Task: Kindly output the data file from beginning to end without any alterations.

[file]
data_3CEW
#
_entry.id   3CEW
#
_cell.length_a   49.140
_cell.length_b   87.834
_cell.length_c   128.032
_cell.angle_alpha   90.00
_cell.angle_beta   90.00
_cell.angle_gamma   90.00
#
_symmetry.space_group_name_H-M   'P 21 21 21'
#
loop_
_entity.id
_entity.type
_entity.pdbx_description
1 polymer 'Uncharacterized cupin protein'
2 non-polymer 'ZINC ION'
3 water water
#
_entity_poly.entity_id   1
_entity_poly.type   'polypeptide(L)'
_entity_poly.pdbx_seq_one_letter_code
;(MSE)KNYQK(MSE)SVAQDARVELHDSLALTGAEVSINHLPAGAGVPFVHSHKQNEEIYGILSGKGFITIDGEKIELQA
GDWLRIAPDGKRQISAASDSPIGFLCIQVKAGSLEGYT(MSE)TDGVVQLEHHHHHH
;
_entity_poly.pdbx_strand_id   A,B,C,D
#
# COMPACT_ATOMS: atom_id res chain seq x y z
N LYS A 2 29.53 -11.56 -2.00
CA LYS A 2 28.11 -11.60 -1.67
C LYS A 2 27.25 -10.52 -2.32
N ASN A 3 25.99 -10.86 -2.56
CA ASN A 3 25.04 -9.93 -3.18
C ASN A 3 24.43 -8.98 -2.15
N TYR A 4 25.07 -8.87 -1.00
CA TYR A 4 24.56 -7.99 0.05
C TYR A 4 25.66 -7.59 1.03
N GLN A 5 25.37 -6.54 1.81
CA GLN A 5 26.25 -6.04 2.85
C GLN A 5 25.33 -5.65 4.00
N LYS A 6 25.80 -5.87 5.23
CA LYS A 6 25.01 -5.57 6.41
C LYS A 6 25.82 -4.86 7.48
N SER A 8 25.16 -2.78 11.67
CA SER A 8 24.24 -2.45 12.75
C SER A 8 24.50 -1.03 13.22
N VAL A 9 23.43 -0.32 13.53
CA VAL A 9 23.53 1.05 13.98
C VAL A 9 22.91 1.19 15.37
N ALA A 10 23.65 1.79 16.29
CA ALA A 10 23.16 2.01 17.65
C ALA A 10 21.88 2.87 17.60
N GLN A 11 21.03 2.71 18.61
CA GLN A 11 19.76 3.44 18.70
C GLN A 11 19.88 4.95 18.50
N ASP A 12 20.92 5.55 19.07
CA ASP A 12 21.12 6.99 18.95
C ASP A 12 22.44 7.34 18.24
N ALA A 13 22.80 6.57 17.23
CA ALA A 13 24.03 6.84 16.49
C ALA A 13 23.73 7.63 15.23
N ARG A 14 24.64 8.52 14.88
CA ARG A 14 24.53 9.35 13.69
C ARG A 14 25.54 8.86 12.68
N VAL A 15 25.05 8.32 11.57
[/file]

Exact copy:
data_3CEW
#
_entry.id   3CEW
#
_cell.length_a   49.140
_cell.length_b   87.834
_cell.length_c   128.032
_cell.angle_alpha   90.00
_cell.angle_beta   90.00
_cell.angle_gamma   90.00
#
_symmetry.space_group_name_H-M   'P 21 21 21'
#
loop_
_entity.id
_entity.type
_entity.pdbx_description
1 polymer 'Uncharacterized cupin protein'
2 non-polymer 'ZINC ION'
3 water water
#
_entity_poly.entity_id   1
_entity_poly.type   'polypeptide(L)'
_entity_poly.pdbx_seq_one_letter_code
;(MSE)KNYQK(MSE)SVAQDARVELHDSLALTGAEVSINHLPAGAGVPFVHSHKQNEEIYGILSGKGFITIDGEKIELQA
GDWLRIAPDGKRQISAASDSPIGFLCIQVKAGSLEGYT(MSE)TDGVVQLEHHHHHH
;
_entity_poly.pdbx_strand_id   A,B,C,D
#
# COMPACT_ATOMS: atom_id res chain seq x y z
N LYS A 2 29.53 -11.56 -2.00
CA LYS A 2 28.11 -11.60 -1.67
C LYS A 2 27.25 -10.52 -2.32
N ASN A 3 25.99 -10.86 -2.56
CA ASN A 3 25.04 -9.93 -3.18
C ASN A 3 24.43 -8.98 -2.15
N TYR A 4 25.07 -8.87 -1.00
CA TYR A 4 24.56 -7.99 0.05
C TYR A 4 25.66 -7.59 1.03
N GLN A 5 25.37 -6.54 1.81
CA GLN A 5 26.25 -6.04 2.85
C GLN A 5 25.33 -5.65 4.00
N LYS A 6 25.80 -5.87 5.23
CA LYS A 6 25.01 -5.57 6.41
C LYS A 6 25.82 -4.86 7.48
N SER A 8 25.16 -2.78 11.67
CA SER A 8 24.24 -2.45 12.75
C SER A 8 24.50 -1.03 13.22
N VAL A 9 23.43 -0.32 13.53
CA VAL A 9 23.53 1.05 13.98
C VAL A 9 22.91 1.19 15.37
N ALA A 10 23.65 1.79 16.29
CA ALA A 10 23.16 2.01 17.65
C ALA A 10 21.88 2.87 17.60
N GLN A 11 21.03 2.71 18.61
CA GLN A 11 19.76 3.44 18.70
C GLN A 11 19.88 4.95 18.50
N ASP A 12 20.92 5.55 19.07
CA ASP A 12 21.12 6.99 18.95
C ASP A 12 22.44 7.34 18.24
N ALA A 13 22.80 6.57 17.23
CA ALA A 13 24.03 6.84 16.49
C ALA A 13 23.73 7.63 15.23
N ARG A 14 24.64 8.52 14.88
CA ARG A 14 24.53 9.35 13.69
C ARG A 14 25.54 8.86 12.68
N VAL A 15 25.05 8.32 11.57